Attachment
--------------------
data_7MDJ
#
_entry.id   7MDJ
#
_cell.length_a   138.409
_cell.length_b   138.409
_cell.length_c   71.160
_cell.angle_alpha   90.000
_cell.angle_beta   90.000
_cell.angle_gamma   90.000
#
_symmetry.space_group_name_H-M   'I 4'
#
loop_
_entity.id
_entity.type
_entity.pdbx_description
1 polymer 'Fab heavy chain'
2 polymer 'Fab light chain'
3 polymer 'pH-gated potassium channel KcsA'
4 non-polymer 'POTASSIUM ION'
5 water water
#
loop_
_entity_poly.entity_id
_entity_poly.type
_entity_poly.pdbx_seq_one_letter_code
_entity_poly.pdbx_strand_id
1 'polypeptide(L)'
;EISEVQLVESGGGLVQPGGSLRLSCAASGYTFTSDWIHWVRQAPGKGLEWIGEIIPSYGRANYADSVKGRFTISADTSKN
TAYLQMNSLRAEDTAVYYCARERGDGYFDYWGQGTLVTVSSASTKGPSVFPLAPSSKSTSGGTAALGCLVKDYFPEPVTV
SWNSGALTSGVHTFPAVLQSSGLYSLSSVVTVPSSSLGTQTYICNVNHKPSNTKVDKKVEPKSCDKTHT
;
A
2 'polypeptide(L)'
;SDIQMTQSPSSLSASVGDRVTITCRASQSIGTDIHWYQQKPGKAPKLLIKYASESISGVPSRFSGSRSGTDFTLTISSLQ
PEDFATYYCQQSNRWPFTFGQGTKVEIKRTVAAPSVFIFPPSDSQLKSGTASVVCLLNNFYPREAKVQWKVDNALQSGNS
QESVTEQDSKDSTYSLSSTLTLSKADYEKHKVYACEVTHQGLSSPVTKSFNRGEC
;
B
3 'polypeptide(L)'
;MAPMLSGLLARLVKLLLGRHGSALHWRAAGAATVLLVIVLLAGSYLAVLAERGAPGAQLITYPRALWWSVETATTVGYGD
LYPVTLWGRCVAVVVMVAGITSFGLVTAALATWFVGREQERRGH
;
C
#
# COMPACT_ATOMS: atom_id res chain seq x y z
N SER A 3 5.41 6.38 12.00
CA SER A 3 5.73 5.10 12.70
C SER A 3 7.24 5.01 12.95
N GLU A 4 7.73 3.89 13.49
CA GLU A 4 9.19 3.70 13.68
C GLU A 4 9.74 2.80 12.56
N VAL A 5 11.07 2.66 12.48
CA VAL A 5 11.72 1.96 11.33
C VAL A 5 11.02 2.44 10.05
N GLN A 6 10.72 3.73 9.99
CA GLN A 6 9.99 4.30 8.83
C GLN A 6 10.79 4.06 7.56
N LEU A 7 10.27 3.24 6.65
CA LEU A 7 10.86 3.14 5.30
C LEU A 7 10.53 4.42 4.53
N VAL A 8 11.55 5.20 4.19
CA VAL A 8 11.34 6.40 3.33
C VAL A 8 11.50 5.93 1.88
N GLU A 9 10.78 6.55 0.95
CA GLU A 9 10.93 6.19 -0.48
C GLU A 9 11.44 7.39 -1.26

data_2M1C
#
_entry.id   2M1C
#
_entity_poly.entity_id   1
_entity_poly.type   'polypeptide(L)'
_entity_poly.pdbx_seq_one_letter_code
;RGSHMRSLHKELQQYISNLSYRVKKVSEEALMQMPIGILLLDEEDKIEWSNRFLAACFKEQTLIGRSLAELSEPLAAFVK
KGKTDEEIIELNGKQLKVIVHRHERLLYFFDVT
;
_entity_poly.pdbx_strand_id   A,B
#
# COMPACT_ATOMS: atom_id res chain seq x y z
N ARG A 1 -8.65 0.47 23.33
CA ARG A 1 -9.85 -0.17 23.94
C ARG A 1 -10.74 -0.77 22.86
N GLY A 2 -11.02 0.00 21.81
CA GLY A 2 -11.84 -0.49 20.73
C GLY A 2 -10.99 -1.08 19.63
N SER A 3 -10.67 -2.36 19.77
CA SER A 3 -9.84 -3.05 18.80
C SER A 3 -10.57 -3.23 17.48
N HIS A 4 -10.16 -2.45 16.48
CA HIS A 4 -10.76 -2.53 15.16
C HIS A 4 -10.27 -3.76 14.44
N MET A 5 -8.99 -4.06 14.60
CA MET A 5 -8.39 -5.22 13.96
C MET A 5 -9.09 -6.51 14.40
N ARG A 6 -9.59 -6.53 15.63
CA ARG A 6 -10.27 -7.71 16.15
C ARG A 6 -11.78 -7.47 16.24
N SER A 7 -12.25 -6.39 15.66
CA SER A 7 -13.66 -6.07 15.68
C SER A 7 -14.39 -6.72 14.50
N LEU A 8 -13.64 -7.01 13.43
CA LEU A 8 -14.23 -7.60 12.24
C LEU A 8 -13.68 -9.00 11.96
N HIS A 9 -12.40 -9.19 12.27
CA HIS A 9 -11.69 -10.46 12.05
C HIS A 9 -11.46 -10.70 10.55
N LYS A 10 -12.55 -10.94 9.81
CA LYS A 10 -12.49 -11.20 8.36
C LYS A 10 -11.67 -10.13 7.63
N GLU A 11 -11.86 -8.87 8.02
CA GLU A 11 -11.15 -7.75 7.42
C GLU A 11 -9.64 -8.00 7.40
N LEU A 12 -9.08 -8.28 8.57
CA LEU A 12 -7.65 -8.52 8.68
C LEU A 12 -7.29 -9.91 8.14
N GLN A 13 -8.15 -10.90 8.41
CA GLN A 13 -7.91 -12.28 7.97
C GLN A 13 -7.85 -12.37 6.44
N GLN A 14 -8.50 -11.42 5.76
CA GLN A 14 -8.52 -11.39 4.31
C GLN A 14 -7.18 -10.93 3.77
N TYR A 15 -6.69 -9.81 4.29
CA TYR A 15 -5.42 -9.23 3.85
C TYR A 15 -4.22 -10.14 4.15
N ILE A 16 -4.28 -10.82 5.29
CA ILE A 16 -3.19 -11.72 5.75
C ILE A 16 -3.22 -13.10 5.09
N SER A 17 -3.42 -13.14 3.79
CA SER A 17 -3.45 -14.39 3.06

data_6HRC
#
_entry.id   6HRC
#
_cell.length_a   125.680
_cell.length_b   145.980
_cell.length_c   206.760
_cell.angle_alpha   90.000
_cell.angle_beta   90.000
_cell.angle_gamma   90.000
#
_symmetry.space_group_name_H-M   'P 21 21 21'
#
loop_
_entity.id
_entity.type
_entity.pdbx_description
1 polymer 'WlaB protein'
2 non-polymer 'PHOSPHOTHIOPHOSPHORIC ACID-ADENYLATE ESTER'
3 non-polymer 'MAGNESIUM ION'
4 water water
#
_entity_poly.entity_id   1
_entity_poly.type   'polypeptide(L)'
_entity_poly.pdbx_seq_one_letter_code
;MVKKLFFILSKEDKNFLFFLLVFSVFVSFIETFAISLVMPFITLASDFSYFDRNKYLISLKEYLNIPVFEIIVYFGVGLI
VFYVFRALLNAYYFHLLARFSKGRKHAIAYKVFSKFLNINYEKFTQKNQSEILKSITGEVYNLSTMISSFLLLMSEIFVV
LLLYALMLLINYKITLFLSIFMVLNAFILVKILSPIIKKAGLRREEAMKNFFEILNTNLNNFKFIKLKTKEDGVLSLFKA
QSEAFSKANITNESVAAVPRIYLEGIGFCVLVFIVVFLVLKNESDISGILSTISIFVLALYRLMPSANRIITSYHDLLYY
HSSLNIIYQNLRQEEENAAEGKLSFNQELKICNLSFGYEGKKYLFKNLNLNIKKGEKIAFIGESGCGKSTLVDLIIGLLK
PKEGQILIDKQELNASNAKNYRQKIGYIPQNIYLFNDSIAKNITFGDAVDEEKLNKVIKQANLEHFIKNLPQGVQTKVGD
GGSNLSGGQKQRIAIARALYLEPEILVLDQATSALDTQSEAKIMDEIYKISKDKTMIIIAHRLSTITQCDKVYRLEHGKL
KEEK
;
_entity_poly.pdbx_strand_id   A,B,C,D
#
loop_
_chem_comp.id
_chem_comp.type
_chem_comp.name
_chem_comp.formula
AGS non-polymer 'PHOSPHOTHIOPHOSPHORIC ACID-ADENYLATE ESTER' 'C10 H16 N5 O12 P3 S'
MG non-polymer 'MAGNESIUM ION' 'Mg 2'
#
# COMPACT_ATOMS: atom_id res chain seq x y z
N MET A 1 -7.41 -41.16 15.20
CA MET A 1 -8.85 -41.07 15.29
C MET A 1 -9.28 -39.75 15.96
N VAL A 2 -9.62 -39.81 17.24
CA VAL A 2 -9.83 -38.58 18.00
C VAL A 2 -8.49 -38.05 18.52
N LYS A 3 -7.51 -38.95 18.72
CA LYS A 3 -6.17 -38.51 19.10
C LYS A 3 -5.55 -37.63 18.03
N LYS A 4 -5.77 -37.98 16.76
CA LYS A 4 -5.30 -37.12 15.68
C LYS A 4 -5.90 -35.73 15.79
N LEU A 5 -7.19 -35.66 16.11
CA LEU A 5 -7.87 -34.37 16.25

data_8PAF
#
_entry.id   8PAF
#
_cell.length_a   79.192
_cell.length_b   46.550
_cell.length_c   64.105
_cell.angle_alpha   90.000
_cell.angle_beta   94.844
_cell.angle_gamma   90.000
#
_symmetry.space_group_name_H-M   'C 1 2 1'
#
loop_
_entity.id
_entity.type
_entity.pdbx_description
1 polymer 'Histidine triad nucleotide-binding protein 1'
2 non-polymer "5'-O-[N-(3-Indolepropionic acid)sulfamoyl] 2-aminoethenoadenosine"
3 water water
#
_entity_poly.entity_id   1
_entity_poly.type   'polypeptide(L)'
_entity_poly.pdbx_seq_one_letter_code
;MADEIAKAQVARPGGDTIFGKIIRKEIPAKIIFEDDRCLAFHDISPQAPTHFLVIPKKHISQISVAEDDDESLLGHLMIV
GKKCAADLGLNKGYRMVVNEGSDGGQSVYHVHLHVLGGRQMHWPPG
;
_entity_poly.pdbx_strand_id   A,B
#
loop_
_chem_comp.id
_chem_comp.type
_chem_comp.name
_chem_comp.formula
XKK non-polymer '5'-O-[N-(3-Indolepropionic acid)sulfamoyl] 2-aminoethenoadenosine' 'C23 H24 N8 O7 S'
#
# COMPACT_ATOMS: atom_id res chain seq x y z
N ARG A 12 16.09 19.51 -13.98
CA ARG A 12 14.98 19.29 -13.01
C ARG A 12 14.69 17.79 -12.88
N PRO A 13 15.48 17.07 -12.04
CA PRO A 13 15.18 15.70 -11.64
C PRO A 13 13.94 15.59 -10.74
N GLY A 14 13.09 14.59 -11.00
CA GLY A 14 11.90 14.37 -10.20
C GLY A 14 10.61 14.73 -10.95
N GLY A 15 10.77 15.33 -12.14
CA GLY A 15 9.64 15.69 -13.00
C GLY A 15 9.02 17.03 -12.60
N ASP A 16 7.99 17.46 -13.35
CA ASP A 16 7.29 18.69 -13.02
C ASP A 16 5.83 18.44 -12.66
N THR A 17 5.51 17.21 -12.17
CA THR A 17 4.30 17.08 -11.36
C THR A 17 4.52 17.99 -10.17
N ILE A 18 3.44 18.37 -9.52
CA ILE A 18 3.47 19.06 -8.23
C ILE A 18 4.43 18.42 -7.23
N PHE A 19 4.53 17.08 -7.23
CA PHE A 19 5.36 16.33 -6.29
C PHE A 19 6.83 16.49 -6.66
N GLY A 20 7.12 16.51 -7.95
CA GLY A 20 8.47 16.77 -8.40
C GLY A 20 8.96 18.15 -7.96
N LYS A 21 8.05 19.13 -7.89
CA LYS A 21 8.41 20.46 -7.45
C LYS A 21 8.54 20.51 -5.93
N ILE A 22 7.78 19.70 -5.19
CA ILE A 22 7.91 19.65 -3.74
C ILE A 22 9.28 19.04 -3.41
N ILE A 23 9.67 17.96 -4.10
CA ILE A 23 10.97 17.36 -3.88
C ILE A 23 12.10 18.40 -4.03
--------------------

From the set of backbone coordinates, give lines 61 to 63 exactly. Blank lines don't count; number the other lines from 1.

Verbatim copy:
CA LEU A 7 10.86 3.14 5.30
C LEU A 7 10.53 4.42 4.53
N VAL A 8 11.55 5.20 4.19